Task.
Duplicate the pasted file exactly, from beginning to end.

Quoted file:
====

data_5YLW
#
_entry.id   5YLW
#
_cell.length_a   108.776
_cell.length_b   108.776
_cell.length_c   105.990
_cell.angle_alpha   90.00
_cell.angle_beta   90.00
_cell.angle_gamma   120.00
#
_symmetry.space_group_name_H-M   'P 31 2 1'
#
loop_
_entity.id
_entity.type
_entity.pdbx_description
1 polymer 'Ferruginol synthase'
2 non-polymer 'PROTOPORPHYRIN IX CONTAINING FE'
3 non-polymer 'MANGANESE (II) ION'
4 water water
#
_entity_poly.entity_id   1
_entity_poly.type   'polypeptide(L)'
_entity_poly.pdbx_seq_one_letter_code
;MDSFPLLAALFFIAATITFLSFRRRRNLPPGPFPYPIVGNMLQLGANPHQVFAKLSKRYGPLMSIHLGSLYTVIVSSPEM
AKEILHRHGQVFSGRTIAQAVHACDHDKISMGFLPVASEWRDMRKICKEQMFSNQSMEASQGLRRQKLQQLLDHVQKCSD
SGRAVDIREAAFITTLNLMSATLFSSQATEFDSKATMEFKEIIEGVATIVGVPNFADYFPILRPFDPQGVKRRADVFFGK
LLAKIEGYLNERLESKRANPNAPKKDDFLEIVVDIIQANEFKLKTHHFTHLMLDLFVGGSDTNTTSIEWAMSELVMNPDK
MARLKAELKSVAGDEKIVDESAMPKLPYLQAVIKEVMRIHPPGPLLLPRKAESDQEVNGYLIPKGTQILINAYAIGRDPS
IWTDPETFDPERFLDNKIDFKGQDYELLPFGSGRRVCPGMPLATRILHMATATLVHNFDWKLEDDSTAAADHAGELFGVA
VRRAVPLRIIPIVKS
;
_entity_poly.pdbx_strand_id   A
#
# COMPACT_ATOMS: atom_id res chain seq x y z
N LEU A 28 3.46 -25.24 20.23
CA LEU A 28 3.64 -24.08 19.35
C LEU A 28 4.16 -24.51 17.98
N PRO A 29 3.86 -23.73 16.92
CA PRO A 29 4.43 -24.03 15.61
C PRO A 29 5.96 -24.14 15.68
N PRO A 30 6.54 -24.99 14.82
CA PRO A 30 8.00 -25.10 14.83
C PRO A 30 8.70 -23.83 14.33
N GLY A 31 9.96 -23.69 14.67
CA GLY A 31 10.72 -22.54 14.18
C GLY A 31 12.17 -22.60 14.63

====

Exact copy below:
data_5YLW
#
_entry.id   5YLW
#
_cell.length_a   108.776
_cell.length_b   108.776
_cell.length_c   105.990
_cell.angle_alpha   90.00
_cell.angle_beta   90.00
_cell.angle_gamma   120.00
#
_symmetry.space_group_name_H-M   'P 31 2 1'
#
loop_
_entity.id
_entity.type
_entity.pdbx_description
1 polymer 'Ferruginol synthase'
2 non-polymer 'PROTOPORPHYRIN IX CONTAINING FE'
3 non-polymer 'MANGANESE (II) ION'
4 water water
#
_entity_poly.entity_id   1
_entity_poly.type   'polypeptide(L)'
_entity_poly.pdbx_seq_one_letter_code
;MDSFPLLAALFFIAATITFLSFRRRRNLPPGPFPYPIVGNMLQLGANPHQVFAKLSKRYGPLMSIHLGSLYTVIVSSPEM
AKEILHRHGQVFSGRTIAQAVHACDHDKISMGFLPVASEWRDMRKICKEQMFSNQSMEASQGLRRQKLQQLLDHVQKCSD
SGRAVDIREAAFITTLNLMSATLFSSQATEFDSKATMEFKEIIEGVATIVGVPNFADYFPILRPFDPQGVKRRADVFFGK
LLAKIEGYLNERLESKRANPNAPKKDDFLEIVVDIIQANEFKLKTHHFTHLMLDLFVGGSDTNTTSIEWAMSELVMNPDK
MARLKAELKSVAGDEKIVDESAMPKLPYLQAVIKEVMRIHPPGPLLLPRKAESDQEVNGYLIPKGTQILINAYAIGRDPS
IWTDPETFDPERFLDNKIDFKGQDYELLPFGSGRRVCPGMPLATRILHMATATLVHNFDWKLEDDSTAAADHAGELFGVA
VRRAVPLRIIPIVKS
;
_entity_poly.pdbx_strand_id   A
#
# COMPACT_ATOMS: atom_id res chain seq x y z
N LEU A 28 3.46 -25.24 20.23
CA LEU A 28 3.64 -24.08 19.35
C LEU A 28 4.16 -24.51 17.98
N PRO A 29 3.86 -23.73 16.92
CA PRO A 29 4.43 -24.03 15.61
C PRO A 29 5.96 -24.14 15.68
N PRO A 30 6.54 -24.99 14.82
CA PRO A 30 8.00 -25.10 14.83
C PRO A 30 8.70 -23.83 14.33
N GLY A 31 9.96 -23.69 14.67
CA GLY A 31 10.72 -22.54 14.18
C GLY A 31 12.17 -22.60 14.63